CACTUS & CREATURES
Curated by FIRST FOOD ARTISTS RESIDENCY
6 October 2017 – 4 November 2017
The Koppel Project Baker Street and The Hive
Private View at The Hive: 5th October 2017, 6-9pm
“For me, the cactus defines the landscape, and symbolises the liquid spirit of Oaxaca – fiestas, street food, Mezcal and cochineal, the source of the ‘red gold’ that the city was built on”. […]
Antonia Bruce, 2017
Oaxaca is an oasis of wild beauty, a mecca for artists drawn to the colour and ancient Zapotec culture of Southern Mexico that celebrates life at one with a natural world frequented with animal spirits and a heritage that goes back for more than three thousand years. The Aztecs built a culture founded on gold while colonial Oaxaca drew wealth specifically from cochineal, the red dye that is made from insects that live on the Nopal Cactus. This fusion of cultural influences, a mythology of Gods and Creatures, underpins all that is at the heart of contemporary Mexican art.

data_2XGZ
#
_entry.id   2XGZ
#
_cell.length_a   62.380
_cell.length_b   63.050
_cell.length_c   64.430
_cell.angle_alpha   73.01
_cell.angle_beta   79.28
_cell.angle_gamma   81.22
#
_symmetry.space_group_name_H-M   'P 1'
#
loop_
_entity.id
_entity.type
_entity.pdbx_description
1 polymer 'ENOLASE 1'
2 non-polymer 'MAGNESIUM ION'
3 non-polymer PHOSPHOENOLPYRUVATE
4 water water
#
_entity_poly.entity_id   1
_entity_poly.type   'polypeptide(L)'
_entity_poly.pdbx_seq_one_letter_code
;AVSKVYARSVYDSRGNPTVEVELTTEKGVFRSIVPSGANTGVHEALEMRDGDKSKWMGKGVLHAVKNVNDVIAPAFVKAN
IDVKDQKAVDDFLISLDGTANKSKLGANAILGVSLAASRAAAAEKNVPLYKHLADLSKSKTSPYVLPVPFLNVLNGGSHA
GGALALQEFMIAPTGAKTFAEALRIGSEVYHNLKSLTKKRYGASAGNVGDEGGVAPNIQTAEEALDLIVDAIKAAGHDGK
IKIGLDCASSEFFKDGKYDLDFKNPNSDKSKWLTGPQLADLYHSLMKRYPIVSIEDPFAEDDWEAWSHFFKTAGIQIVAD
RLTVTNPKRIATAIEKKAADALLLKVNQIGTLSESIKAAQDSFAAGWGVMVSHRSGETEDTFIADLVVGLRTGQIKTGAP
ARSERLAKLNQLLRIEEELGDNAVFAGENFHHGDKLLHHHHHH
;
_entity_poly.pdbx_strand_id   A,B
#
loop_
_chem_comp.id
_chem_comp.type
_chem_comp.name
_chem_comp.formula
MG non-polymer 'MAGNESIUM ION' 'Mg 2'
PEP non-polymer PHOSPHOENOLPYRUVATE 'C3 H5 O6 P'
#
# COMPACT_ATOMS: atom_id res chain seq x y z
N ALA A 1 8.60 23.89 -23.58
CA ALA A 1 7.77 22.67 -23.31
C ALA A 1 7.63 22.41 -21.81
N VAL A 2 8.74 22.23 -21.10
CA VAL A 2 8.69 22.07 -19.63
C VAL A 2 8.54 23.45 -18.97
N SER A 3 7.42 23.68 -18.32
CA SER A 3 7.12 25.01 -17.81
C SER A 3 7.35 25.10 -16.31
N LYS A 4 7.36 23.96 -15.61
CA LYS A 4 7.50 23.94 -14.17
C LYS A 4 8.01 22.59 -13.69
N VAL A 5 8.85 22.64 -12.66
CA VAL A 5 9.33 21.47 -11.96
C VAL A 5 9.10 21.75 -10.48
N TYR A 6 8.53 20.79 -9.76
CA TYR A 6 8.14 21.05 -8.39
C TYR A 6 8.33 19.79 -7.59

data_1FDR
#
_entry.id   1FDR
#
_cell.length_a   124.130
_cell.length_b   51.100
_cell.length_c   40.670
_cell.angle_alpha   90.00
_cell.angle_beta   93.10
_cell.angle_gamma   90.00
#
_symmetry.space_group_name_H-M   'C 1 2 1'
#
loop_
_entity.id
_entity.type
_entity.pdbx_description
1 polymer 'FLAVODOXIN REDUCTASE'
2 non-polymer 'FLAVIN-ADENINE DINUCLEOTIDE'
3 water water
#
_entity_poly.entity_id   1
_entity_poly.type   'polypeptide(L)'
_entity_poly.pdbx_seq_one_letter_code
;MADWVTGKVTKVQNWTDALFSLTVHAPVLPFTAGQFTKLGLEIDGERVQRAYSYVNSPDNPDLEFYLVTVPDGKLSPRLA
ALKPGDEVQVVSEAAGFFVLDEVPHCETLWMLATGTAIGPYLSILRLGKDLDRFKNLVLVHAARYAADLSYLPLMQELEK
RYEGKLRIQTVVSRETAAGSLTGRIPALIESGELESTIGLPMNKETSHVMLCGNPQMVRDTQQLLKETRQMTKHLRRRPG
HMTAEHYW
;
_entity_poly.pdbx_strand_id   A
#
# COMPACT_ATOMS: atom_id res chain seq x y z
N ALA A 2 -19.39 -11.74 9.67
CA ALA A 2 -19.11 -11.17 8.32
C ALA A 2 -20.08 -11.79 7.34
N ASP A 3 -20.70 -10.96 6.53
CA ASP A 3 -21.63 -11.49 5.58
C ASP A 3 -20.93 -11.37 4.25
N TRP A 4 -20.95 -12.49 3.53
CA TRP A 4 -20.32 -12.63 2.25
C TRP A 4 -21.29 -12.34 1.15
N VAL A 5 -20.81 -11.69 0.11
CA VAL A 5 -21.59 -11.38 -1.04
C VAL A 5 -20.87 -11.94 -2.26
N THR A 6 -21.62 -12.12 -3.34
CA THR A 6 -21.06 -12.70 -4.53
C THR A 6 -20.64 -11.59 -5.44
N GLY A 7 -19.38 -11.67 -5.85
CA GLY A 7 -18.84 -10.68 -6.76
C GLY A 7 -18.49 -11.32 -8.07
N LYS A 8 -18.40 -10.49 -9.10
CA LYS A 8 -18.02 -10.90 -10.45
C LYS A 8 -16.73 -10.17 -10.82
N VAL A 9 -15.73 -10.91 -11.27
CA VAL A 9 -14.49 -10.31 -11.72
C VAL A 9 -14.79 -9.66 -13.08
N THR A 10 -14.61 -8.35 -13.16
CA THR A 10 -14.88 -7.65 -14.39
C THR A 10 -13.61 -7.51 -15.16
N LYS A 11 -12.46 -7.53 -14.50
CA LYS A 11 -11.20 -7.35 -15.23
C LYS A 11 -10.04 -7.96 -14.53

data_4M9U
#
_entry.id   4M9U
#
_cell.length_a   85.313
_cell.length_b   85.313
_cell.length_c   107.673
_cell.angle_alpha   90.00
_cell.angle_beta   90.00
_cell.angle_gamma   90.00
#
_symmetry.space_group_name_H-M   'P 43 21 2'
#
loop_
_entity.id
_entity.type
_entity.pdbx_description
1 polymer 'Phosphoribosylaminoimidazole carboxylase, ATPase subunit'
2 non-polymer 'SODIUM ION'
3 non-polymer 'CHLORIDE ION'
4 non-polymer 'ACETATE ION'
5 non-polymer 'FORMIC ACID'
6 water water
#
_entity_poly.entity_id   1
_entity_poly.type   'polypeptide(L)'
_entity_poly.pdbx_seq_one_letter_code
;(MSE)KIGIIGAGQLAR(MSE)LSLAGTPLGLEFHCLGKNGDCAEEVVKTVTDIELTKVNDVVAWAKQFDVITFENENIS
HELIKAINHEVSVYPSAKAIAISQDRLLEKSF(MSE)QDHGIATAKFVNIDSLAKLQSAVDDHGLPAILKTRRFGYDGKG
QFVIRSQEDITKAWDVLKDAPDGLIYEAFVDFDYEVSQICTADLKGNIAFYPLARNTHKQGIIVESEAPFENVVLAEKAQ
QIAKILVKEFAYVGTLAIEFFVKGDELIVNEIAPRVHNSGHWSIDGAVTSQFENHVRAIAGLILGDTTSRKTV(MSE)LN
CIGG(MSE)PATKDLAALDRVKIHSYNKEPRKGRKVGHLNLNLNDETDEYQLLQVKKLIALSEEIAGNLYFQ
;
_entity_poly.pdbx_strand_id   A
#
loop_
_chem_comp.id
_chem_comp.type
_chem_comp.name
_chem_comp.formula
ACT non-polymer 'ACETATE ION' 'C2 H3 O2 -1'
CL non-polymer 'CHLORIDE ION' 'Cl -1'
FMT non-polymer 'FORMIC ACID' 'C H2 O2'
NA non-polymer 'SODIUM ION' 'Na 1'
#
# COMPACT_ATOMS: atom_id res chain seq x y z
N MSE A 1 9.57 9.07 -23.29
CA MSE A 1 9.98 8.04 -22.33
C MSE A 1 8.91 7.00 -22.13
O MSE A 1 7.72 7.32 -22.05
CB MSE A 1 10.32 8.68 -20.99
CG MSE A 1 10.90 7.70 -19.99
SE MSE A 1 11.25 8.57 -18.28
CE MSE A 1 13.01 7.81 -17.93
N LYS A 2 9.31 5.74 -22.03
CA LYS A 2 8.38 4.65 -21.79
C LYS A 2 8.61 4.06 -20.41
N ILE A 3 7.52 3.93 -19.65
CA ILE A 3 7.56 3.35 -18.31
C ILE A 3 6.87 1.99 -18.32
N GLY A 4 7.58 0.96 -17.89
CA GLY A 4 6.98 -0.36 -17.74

Cactus & Creatures features artwork by nineteen young emerging and established artists from both the UK and Mexico, hosted by “First Food”, a reciprocal residency-based initiative for UK and Mexican artists responding to the integrity of native foods: corn, cacao, cactus, milk and honey. Painting, sculpture, printmaking, film and photography come together this year in an exhibition that captures the vibrant essence of Oaxaca and its relationship to cactus and edible insects.